February Garden Plant of the Month: Salix

Company: The Flower Council of Holland

Smaller Salix (Willow) is a welcome addition to any garden or patio. The branches can reach upwards, but can also hang down low. First soft, silver-white catkins emerge (which is the Salix’s version for flowering), later the green leaves appear, and in winter the stems are an attractive ochre colour. The garden Salix is the mini version of the large pollard and weeping willows that grace parks, riverbanks and roads. These willow bushes are usually grafted onto a tall trunk, so that they offer the opportunity to create attractive combinations with colourful underplanting. Hence Salix combined with Primula, violas or narcissi for example can quickly become a cheerful spring feature in the garden or patio.

Range  

The best-known in the range of mini-willows is the Salix caprea ‘Kilmarnock’, the small weeping willow. This is supplied with tall trunks which range from a few dozen centimetres to a few metres, of which the twigs with catkins hang down. Other ‘standard willows’, which are offered as dwarf varieties are arbuscula, helvetica and subopposita and cultivars such as ‘Yalta’, ‘Iona’, ‘Voorthuizen’ (Creeping Willow). The appeal lies in the twigs with catkins - the leaves only developed later. Species that are sold particularly for their leaf colour are the Japanese or variegated willows, Salix 'Flamingo' and S. 'Nakuro Hishiki’, which both feature small pink leaves.

Salix trivia

  • Willow catkins are an important source of pollen for insects, and attract useful honey bees and bumble bees. 
  • Salix appears in both Celtic and Germanic sagas. The flexible wood is often seen as a metaphor for resilience in the face of adversity.
  • Because Salix grows so quickly, the tree is the symbol of fertility. 
  • The light wood of the Salix is the ideal wood for clogs. 
  • The twisted willow Salix babylonica 'Tortuosa' is popular as an Easter tree.

Origin 

Salix is a classic from the Low Countries that spread easily across the cooler parts of Western Europe. There are some 400 species. The plant is hardy and loves damp soil and plenty of light. They’re classic pioneer plants that particularly germinate on the boundary between water and land. People have been enjoying them for centuries: the flexible wood is still used for baskets and other wickerwork and the bark contains a painkilling substance, salicin.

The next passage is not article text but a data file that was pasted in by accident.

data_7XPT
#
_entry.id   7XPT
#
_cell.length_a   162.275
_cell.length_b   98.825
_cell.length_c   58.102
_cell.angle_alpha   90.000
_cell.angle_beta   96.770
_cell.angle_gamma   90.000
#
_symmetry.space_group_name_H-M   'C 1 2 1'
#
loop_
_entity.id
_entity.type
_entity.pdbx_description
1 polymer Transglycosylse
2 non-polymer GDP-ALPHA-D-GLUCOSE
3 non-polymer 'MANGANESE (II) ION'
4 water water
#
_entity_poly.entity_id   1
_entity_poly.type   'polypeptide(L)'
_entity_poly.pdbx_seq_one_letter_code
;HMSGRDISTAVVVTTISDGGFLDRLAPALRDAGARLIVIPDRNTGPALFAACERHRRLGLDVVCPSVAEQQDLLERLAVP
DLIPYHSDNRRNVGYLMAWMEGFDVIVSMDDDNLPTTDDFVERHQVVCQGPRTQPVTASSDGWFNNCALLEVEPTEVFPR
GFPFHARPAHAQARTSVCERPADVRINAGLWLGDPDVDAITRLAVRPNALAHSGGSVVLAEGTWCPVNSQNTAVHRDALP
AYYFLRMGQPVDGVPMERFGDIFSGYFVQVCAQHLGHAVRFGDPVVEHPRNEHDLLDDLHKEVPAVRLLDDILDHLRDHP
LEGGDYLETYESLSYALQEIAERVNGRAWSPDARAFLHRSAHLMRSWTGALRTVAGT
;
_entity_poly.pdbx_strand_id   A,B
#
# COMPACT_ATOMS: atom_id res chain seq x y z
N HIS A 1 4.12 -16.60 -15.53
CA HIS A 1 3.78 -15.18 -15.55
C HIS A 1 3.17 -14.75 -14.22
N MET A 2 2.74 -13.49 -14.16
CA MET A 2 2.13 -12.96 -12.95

What to look for when buying

Salix’s pot size and trunk length must be in proportion, and the shoot must be firmly attached to the trunk. On the shopfloor be particularly careful that Salix does not dry out: the plant needs a lot of water.

Care tips for consumers 

  • Salix can be placed in both full sun and shade. 
  • As a riverside plant, Salix likes to be in soil that is always slightly damp. 
  • Prune if required after 'flowering' in June. Prune the variegated Salix species in the June and September.

Sales and display tips for Salix

Surround the bushes with other early spring bloomers such as potted Fritillaria, grape hyacinths and narcissi. To celebrate Spring, create an Easter display, decorate a (twisted) willow with decorative eggs, chicks and lambs. Easter falls on 1 April (no joke) but purchases can be encouraged in the weeks prior to that with an inspiring display featuring Salix.

Downloadable poster & banner:

- Poster

- Banner

Garden Plant of the Month

Salix is the Garden Plant for February 2018. The ‘Garden Plant of the Month’ is an initiative from the Flower Council of Holland. Every month the Flower Council works with representatives of the floriculture sector to choose a plant which is particularly popular with consumers, or which is not (yet) particularly well-known but which has the potential to do well in the garden, on the patio or on the balcony. Because everything is more beautiful with more plants.

More information: 

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Thejoyofplants.co.uk

Thejoyofplants.co.uk is an initiative from the Flower Council of Holland to help consumers discover that you feel better with plants around you.

 

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